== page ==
Ohio Attorney General Mike DeWine and Ohio Department of Agriculture (ODA) Director David Daniels announced in a statement that a Huron County man has been sentenced to prison for the theft of more than $3 million in grain from nearly three dozen Ohio farmers.
Huron County Common Pleas Court Judge James W. Conway sentenced Richard J. Schwan, 79, of Monroeville, to four years in prison. The defendant was also ordered to pay $3.2 million in restitution as part of his sentence. The money, which has now been paid in full, will reimburse the farmers, the Ohio Department of Agriculture, and the Ohio Grain Indemnity Fund.
“This defendant sold grain for 35 hardworking farmers, but he deliberately failed to pay them their shares of the profits. He then essentially stole from every grain farmer in the state when the Ohio Grain Indemnity Fund was used to pay for the majority of the farmers’ losses,” DeWine said. “I am happy that this investigation and prosecution has secured reimbursement for the fund, the farmers, and the Ohio Department of Agriculture.”
The Ohio Grain Indemnity Fund is paid for by Ohio farmers through a half-cent per bushel fee and is used to reimburse them when a grain handler becomes insolvent. Approximately $2.5 million of the restitution will reimburse the fund, and the remaining restitution will pay the balance of the money still owed to the farmers and investigative costs incurred by the ODA.
“I want to thank the staff at ODA and Attorney General DeWine’s office for their work in resolving this case and proving that the system works,” Daniels said. “The department is pleased that the victims in this case and all of Ohio’s grain farmers will get back every cent stolen from the grain indemnity fund.”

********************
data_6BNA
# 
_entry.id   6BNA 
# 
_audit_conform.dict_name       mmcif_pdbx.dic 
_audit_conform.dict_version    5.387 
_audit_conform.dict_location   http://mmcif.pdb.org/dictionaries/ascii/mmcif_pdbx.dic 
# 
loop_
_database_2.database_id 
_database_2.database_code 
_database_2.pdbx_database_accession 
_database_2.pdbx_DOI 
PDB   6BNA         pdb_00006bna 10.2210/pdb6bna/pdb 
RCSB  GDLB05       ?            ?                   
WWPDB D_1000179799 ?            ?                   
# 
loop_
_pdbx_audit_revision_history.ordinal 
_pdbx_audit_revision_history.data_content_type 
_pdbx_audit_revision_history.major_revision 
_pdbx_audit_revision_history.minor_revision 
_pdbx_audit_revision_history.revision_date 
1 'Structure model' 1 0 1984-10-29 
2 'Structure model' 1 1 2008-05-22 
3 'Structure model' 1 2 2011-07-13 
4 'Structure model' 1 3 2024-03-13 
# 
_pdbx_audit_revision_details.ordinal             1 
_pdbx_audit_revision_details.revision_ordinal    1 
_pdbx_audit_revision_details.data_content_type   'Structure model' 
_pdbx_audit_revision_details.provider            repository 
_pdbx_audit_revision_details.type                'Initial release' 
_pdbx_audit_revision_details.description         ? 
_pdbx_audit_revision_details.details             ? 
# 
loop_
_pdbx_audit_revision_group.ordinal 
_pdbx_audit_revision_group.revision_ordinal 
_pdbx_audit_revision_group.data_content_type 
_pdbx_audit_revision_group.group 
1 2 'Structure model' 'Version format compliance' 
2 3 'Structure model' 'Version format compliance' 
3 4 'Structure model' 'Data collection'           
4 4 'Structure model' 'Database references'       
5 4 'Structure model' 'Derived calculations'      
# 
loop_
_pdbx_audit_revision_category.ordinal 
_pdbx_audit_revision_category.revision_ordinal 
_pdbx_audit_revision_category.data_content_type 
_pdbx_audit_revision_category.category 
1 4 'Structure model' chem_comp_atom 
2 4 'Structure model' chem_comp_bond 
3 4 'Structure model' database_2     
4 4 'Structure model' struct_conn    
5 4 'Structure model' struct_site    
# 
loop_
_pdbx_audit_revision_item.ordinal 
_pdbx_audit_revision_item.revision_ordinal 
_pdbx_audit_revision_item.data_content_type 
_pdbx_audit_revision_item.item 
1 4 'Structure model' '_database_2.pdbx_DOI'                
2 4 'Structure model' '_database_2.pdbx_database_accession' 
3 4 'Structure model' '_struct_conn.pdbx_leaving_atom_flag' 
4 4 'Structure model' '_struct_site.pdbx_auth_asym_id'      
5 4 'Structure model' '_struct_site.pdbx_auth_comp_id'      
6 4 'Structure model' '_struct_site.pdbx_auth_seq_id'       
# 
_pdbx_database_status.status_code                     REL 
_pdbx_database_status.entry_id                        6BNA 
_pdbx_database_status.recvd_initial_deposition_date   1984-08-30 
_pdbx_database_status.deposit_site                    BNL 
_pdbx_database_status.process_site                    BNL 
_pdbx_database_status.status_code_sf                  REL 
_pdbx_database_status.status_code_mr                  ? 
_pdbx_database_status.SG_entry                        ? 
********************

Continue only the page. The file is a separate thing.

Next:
Schwan operated Schwan Grain Inc., which transported and sold grain on behalf of the 35 farmers from Erie, Huron, Lorain, Richland, and Seneca counties. He was arrested in November after the investigation found that he stole the farmers’ profits between 2012 and 2014. The investigation also found that Schwan filed several financial reports and other documents with the Ohio Department of Agriculture that falsely reported and concealed his liabilities and the money he owed the victims.
Schwan pleaded guilty in July to two felony counts of aggravated theft, and one felony count each of attempted aggravated theft, falsification in a theft offense, insolvent handler, and delayed price agreement.
The case was investigated by the Ohio Department of Agriculture and prosecuted by Attorney General DeWine’s Special Prosecutions Section.